What will I see as a parent?

Stage one - grudging compliance

In the first couple of sessions with the toolbox your child may well be unenthusiastic and may tap their way through the passages without seeming to engage with them. They will probably not want to read them to you.

That is perfectly OK and quite common at the start. Struggling readers are usually sceptical about any reading experience and it takes time to win their trust. All you need to do is get them to the computer once a day, make sure they do one exercise and show them that you do not care how they do it.

This is really, very important. You MUST NOT try to make them use the tool in a specific way or make them put any effort in. You must NOT create any anxiety around the tool’s use. Make sure they choose a title, any title then walk away into a different room. Leave them alone to complete the exercise in any way they want. You can see later that the exercise has been completed because the passage will be marked with a tag in the list when they finish it. When they call you back in to say it has been completed you can check that the tag is there.

Very soon the child will learn that there is no anxiety associated with the experience.

You can ask the child if they are ready to read to you but do not pass comment if they decline. This stage is all about getting the child to feel relaxed about doing the exercises.

Stage two - growing engagement

After 1-5 days you should be able to detect, from body language and tone of voice, a change in attitude towards doing exercises. It is unlikely they will be leaping to the computer without being asked (though this does happen) but you should experience only normal child-like reluctance without any anxiety or edge of anger or the suggestion that it is pointless.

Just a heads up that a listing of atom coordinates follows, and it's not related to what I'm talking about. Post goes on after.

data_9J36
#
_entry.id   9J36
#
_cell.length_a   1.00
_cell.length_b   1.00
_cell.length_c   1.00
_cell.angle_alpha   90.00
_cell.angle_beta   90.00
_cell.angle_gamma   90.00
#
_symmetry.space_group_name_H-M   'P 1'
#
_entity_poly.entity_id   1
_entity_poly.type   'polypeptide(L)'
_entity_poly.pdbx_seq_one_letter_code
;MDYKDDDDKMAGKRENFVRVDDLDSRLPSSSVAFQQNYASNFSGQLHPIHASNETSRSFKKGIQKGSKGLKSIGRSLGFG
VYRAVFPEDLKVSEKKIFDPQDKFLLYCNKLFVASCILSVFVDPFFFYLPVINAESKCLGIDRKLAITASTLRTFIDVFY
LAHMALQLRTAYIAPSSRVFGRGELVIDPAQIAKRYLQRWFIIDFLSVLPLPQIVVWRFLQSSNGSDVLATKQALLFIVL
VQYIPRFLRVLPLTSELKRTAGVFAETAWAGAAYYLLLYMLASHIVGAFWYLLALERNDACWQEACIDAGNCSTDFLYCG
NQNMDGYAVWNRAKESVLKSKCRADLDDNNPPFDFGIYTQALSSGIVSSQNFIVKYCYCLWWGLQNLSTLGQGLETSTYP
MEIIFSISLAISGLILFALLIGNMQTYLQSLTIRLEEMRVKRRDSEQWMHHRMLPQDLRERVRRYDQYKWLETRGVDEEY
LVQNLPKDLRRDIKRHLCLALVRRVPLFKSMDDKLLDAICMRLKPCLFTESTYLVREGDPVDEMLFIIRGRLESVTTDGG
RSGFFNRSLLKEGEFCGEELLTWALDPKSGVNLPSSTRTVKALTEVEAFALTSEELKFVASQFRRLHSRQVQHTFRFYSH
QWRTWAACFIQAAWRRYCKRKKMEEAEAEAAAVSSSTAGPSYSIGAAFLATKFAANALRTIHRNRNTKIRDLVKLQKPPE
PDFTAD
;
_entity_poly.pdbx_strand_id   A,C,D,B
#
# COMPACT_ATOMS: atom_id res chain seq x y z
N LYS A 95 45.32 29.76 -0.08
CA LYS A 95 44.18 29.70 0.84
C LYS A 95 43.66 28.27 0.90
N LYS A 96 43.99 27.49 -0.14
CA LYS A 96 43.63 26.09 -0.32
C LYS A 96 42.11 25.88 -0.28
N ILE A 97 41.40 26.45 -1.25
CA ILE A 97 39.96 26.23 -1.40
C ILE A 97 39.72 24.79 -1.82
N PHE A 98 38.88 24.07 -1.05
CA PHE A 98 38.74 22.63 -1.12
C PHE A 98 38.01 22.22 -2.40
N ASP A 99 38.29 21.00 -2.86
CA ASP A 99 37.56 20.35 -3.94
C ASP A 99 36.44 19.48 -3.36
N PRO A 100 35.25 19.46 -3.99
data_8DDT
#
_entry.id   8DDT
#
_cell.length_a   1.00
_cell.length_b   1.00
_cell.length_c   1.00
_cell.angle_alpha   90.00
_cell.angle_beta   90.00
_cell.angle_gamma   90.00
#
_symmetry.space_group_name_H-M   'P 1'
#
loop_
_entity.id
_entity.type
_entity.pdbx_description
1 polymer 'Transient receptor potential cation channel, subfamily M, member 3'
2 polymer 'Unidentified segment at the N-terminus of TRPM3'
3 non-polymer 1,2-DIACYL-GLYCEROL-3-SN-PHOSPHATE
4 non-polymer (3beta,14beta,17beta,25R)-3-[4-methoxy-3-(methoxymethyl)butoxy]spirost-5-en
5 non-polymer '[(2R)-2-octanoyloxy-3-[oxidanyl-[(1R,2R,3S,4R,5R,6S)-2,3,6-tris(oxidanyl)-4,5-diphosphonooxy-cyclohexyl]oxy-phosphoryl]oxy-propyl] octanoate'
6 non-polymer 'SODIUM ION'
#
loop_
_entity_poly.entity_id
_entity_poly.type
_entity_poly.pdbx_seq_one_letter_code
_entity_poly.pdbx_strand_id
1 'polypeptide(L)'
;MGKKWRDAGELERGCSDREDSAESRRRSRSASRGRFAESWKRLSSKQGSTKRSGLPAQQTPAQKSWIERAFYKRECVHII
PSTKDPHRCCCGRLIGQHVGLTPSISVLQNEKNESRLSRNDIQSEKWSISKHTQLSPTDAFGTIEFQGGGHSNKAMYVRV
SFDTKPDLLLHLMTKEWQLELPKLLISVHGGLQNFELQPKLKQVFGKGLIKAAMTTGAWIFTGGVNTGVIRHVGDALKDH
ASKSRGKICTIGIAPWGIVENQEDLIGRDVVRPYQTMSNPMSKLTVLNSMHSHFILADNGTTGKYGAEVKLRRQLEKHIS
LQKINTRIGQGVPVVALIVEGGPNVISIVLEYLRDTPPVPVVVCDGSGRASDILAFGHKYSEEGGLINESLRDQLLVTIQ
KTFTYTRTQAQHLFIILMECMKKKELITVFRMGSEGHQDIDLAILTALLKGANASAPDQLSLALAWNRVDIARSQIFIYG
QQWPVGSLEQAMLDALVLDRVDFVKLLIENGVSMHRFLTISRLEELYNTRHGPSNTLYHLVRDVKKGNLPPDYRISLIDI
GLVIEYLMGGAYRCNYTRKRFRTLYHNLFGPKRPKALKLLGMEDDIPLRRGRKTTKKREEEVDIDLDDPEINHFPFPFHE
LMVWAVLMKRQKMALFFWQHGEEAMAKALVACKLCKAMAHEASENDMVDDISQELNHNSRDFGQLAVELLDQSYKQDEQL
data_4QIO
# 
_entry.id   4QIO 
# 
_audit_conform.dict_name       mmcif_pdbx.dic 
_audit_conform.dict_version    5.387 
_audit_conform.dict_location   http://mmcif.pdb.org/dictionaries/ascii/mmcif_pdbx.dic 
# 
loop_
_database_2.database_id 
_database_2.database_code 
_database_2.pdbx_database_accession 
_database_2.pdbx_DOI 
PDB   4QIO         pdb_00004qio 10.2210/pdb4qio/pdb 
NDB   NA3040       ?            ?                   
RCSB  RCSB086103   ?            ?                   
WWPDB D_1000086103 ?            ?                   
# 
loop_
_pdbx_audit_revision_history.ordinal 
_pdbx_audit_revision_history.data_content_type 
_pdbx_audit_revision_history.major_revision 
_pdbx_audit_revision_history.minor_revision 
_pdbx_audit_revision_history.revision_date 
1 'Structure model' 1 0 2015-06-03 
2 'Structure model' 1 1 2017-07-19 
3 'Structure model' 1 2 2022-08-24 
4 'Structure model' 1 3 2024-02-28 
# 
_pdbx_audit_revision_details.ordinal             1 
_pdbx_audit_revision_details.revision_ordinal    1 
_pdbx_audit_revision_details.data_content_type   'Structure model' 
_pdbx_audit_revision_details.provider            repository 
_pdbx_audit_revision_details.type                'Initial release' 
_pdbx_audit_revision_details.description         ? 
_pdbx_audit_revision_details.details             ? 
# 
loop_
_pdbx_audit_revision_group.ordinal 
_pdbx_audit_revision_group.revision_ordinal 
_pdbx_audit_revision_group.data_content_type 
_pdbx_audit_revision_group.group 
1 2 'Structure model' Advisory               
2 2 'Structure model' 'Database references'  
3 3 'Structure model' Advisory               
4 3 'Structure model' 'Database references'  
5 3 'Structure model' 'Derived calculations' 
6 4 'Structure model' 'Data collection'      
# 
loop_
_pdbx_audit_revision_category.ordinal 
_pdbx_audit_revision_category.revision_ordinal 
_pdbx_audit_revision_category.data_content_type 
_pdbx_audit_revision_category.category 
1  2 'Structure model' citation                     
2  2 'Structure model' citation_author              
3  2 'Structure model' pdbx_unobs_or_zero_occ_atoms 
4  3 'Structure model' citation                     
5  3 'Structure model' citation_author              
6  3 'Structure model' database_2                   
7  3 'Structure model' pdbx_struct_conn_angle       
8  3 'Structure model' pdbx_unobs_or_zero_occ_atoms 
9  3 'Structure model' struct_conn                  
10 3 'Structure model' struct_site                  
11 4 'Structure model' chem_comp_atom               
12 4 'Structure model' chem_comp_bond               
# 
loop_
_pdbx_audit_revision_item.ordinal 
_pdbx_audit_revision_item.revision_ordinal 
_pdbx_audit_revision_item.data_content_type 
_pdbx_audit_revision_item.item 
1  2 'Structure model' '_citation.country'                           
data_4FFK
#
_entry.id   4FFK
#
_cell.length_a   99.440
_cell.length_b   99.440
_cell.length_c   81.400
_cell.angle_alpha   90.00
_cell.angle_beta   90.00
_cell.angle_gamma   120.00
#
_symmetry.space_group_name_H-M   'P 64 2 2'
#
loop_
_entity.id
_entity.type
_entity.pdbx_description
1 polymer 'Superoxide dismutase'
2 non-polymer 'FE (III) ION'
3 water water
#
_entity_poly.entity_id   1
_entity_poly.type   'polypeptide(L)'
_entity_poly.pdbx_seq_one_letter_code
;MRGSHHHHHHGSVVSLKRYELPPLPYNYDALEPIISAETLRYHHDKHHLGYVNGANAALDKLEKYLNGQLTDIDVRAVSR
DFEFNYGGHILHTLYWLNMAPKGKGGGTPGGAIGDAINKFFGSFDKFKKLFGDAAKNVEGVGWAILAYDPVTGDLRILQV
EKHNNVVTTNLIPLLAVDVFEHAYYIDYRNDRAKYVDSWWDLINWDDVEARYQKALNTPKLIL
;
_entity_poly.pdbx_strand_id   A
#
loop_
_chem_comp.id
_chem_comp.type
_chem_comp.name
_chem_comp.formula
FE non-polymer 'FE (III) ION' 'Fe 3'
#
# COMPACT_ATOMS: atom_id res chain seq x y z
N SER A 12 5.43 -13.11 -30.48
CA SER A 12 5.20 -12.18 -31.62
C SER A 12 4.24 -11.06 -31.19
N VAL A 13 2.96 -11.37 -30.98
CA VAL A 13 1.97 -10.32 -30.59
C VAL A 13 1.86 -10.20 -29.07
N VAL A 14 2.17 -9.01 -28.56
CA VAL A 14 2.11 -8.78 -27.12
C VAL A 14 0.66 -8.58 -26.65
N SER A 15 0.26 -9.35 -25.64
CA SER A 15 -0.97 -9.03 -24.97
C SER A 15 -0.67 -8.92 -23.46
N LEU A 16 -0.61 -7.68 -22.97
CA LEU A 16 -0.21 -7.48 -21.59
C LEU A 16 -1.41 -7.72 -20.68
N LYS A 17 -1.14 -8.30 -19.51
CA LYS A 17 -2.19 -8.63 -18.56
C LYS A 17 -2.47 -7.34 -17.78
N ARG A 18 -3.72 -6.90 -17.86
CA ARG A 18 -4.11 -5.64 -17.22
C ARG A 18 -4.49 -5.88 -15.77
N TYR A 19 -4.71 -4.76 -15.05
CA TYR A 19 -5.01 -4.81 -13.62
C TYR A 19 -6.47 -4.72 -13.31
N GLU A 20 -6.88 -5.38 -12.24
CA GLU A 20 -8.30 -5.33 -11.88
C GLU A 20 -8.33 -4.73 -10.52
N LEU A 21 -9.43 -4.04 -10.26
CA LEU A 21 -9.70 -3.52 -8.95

If you want, on the third or fourth session you can stay in the room with the child but stay absolutely silent and simply observe. You should see the child engaging with the program rather than just dismissively tapping through it as fast as they can.

After the message has got through that there is nothing to fear they will start to get interested in the topics they are reading about. They will choose to read about football because they are interested in football. When they know there is no stress they will read the passage because they are interested in what it has to say.

Reading aloud

At some point your child should decide they are comfortable with the idea of reading aloud to you the passage they have just read silently. They may, in fact, be happy to do this from the start. The idea is that they have got help with all the words they don’t know so they won’t be scared of running into any bear traps. This confidence will let them read unhindered by fear.

When your child is reading aloud to you it is CRITICAL that you do NOT point out any mistakes that they make. If they get stuck just tell them to skip that word. However their performance goes, give them heaps of praise, if nothing else praise their bravery for attempting it.

At this stage you may well find that the student decides to do more than one passage at a time.

You may well find that after a while your child is more willing to do Toolbox exercises than the reading they are set from school. You can refer to my article on the ‘Silent Sentence Method' to make sure the experience of reading aloud is as good for your child as it can be. The Toolbox guarantees that reading is stress free and enjoyable.

Stage three - improved reports from school

The last stage is when the improvement in confidence translates into improvements in performance. When this happens the teachers will notice your child’s reading has improved and your child may well be happier about going to school in general.

How long this takes depends on many factors. It could be months, weeks or even days.

To avoid slipping back you should keep using the Toolbox even after improvements are seen. Normally the student is happy to carry on using the Toolbox so this is not a problem.